Reform retains lead despite rating decline

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Reformierakonna üldkogu.

PHOTO: Sander Ilvest

The opposition Estonian Reform Party has retained its almost ten percentage point lead over the Center Party, senior member of the ruling three-party coalition, despite a four percentage point drop in its rating, it appears from the outcome of a poll taken by Kantar Emor for BNS and Postimees earlier this month.

Reform was the choice of 30 percent of respondents having a political preference if elections were held tomorrow, Center was the choice of 21.6 percent, the opposition Estonian Conservative People's Party (EKRE) of 19.1 and the ruling coalition member Social Democratic Party (SDE) of 10.6 percent. Greens had upped their rating to 6.1 percent, while the opposition Free Party and ruling coalition member Pro Patria and Res Publica Union (IRL) were neck and neck at 5.8 percent.

"The Reform Party firmly holds the lead with 30 percent, even though their support has declined somewhat, apparently as a result of electors with more random preferences changing mind. In a breakdown by socio-demographics, a decline has occurred mainly among men and under 35-year-olds," said Aivar Voog, survey manager at Kantar Emor.

"EKRE, which has crossed the 19 percent mark for the first time, is coming closer to the Center Party, which is in second place. They are supported mostly by residents of small towns and rural settlements," Voog added.

"The Greens emerging at a level of 6 percent is exceptional, the last time they were on that level was more than seven years ago. The next elections will indeed show whether this is a random fluctuation or something that is here for a longer term. The rating of the Greens is higher than average among ethnic Estonians, Tallinners, more well-off respondents, as well as among pupils and students," the survey manager said.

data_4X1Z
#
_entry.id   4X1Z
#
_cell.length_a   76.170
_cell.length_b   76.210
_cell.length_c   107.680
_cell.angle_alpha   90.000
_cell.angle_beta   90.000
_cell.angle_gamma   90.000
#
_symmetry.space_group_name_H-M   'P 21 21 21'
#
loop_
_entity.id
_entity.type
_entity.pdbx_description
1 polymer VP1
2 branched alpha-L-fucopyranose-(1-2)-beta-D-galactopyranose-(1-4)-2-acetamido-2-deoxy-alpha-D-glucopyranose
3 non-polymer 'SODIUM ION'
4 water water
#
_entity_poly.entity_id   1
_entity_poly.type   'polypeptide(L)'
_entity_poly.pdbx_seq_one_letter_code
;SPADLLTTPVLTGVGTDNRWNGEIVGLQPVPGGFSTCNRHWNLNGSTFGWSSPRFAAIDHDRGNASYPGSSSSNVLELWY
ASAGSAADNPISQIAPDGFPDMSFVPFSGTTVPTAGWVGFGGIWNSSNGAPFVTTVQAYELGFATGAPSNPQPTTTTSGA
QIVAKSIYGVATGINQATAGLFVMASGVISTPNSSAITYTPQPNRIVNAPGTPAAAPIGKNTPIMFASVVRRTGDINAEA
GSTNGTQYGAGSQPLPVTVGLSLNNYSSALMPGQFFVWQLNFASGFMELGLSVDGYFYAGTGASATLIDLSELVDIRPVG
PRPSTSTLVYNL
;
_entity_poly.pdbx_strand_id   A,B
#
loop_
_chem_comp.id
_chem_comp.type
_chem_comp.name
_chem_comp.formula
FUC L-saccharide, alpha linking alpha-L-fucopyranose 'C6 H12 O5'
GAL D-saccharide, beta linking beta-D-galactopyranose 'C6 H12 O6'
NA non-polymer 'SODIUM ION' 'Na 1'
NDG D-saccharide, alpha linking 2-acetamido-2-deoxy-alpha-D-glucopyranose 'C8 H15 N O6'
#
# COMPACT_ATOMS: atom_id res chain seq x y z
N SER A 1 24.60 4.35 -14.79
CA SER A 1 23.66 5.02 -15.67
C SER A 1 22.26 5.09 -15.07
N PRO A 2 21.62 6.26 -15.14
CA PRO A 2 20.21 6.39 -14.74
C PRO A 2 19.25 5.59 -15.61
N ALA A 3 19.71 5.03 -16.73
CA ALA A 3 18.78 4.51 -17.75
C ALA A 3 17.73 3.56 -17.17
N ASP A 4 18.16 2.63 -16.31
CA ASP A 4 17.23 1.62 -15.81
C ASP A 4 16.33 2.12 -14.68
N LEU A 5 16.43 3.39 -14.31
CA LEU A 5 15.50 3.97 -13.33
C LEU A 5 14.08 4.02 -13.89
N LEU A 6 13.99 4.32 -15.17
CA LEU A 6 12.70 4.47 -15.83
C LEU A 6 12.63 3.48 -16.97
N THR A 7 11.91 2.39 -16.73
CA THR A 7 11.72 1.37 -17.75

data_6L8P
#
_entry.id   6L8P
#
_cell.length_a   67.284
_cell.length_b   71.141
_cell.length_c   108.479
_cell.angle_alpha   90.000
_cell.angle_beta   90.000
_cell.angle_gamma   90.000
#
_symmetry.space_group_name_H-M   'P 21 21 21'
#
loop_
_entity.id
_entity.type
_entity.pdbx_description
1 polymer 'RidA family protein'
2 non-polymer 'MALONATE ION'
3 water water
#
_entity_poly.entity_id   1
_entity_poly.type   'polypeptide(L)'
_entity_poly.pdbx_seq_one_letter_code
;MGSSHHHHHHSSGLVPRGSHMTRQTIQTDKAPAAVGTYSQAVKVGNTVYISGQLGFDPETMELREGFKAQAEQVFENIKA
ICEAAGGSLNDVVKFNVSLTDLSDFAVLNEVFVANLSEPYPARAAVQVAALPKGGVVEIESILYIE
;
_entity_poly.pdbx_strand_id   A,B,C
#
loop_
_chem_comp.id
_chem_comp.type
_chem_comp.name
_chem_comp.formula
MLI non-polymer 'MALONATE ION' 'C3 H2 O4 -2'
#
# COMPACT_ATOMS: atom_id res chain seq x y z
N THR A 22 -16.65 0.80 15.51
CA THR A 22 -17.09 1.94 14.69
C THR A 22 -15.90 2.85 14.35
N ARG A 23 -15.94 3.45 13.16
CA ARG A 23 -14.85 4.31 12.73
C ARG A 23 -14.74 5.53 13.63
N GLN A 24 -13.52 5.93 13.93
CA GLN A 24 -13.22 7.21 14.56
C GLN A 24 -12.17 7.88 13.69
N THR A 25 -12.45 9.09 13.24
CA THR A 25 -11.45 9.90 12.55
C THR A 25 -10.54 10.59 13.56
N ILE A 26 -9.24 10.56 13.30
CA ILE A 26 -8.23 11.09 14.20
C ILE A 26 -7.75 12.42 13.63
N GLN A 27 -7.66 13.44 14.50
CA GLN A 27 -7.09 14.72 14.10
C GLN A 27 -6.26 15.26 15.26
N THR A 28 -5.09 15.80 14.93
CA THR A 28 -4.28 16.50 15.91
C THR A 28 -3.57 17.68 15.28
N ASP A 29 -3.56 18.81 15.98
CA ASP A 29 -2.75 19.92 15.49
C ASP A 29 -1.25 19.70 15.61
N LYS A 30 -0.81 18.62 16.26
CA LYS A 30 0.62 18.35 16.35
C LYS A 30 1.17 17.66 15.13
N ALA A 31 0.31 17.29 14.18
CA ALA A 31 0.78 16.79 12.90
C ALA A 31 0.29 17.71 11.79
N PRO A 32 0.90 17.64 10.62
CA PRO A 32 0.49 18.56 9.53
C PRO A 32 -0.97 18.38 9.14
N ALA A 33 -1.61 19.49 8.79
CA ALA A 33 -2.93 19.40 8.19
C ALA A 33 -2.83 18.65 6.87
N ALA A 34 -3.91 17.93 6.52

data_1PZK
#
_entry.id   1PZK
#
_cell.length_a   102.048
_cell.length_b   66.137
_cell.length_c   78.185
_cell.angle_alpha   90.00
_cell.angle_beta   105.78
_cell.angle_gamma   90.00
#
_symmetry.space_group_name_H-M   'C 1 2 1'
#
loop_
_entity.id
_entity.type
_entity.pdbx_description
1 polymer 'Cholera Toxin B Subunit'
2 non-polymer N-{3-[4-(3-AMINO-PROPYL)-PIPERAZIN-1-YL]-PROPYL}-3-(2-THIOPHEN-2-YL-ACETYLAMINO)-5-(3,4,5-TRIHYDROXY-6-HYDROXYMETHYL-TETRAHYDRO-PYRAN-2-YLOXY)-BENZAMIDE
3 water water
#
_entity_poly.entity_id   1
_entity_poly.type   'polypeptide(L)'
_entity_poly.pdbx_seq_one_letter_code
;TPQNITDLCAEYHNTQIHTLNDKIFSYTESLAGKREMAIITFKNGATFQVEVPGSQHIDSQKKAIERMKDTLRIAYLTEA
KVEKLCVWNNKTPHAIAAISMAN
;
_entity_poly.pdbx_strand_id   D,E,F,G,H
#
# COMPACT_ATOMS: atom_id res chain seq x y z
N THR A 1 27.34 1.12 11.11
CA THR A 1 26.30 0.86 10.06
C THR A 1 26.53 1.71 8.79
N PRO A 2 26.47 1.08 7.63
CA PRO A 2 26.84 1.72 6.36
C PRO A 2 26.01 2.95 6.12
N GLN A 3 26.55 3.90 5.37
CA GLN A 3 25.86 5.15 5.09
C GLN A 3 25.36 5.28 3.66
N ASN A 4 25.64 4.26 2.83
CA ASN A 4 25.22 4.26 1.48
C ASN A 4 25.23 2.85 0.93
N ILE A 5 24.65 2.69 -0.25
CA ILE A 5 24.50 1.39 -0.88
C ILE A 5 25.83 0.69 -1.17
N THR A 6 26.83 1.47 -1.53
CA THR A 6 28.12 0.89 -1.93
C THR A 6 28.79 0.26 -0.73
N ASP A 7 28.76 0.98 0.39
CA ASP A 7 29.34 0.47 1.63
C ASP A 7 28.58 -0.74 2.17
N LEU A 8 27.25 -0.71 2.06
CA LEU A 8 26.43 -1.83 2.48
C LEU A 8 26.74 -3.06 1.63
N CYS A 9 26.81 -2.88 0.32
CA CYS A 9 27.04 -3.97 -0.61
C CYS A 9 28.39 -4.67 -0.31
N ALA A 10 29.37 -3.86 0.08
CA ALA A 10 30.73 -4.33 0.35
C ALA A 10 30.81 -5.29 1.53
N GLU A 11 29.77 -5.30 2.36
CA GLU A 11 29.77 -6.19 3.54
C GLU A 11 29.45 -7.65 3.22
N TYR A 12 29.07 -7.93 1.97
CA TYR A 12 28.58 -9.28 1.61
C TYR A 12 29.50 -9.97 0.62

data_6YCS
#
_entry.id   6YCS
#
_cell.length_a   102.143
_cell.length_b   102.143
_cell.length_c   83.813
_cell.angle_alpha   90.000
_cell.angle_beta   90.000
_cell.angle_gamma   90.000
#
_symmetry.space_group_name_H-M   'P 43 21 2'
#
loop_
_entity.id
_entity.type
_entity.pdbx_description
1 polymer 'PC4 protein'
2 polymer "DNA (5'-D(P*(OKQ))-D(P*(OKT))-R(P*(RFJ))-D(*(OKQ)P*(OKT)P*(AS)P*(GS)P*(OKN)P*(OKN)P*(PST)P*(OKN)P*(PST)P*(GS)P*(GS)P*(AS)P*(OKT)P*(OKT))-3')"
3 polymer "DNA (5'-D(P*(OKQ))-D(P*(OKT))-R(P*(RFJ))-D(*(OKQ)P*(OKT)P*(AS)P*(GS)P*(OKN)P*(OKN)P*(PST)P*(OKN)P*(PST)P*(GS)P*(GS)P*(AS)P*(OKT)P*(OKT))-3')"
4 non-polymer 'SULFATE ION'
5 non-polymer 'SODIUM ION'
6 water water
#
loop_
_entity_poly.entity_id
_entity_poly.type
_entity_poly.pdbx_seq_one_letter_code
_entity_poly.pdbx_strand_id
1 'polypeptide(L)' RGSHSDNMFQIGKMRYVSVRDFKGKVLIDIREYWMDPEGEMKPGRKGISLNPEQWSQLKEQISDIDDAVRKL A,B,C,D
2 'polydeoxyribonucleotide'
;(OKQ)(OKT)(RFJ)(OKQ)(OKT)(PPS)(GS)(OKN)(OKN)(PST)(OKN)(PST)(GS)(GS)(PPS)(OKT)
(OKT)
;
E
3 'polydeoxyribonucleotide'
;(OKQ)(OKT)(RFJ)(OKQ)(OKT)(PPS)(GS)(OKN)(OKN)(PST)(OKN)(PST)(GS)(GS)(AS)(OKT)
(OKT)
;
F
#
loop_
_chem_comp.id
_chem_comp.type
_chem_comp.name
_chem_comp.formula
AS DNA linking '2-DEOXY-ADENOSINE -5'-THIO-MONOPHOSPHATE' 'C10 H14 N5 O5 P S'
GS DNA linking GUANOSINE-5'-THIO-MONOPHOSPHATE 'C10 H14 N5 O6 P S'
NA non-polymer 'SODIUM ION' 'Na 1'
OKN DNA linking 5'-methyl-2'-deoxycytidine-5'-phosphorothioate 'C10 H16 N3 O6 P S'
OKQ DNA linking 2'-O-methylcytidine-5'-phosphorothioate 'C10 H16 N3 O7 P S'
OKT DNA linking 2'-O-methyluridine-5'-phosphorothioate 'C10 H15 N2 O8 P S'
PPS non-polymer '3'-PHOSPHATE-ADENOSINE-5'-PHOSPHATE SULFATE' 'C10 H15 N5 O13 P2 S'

He pointed out that the aggregate rating of the three parties of the ruling coalition -- Center, SDE and IRL -- is lower than 40 percent for the fourth month running. The parties of the ruling coalition are supported mainly by non-ethnic Estonians, Tallinners, women, and pensioners," Voog said.

The aggregate rating of the three government parties in April -- 38 percent -- was 0.5 percentage points lower than in March. As recently as in December it was 44.5 percent.

The aggregate rating of the three opposition parties was 60.7 percent.

The Estonian Independence Party was the choice of 1 percent and People's Unity Party of 0.2 percent.

The percentage of respondents who could not name their political preference was 27 percent in April. The answers of the people who listed "no preference" as to party identification were eliminated from the outcome to make it as comparable as possible to the outcome of a parliamentary election.

The survey was conducted by Kantar Emor by means of interviewing 908 citizens aged 18-74 online from Apr. 12 to 18.

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